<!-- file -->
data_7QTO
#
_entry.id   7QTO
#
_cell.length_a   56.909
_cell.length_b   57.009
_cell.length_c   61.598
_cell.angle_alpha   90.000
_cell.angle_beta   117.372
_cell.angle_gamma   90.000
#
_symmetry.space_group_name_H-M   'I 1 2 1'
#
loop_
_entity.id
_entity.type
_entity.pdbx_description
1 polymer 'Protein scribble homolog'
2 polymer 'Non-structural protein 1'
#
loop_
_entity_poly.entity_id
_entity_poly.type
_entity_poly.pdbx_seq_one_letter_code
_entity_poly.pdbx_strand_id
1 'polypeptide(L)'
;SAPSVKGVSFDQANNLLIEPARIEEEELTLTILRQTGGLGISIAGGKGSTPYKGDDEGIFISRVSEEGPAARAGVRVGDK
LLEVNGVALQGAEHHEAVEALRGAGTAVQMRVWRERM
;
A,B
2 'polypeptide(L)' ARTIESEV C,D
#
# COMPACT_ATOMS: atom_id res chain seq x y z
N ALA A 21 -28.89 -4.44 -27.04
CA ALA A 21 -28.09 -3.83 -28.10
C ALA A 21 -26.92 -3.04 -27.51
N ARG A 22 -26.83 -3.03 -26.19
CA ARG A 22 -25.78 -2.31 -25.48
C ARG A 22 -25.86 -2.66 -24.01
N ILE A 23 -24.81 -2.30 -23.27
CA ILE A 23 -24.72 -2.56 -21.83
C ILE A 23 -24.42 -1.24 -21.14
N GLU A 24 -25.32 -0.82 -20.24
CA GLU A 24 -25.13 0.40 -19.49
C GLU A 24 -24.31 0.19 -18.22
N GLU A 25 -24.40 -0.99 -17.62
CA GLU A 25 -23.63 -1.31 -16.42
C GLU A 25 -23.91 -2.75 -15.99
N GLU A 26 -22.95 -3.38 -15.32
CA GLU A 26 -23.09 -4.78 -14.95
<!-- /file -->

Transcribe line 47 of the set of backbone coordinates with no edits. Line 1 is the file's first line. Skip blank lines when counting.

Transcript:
CA GLU A 25 -23.63 -1.31 -16.42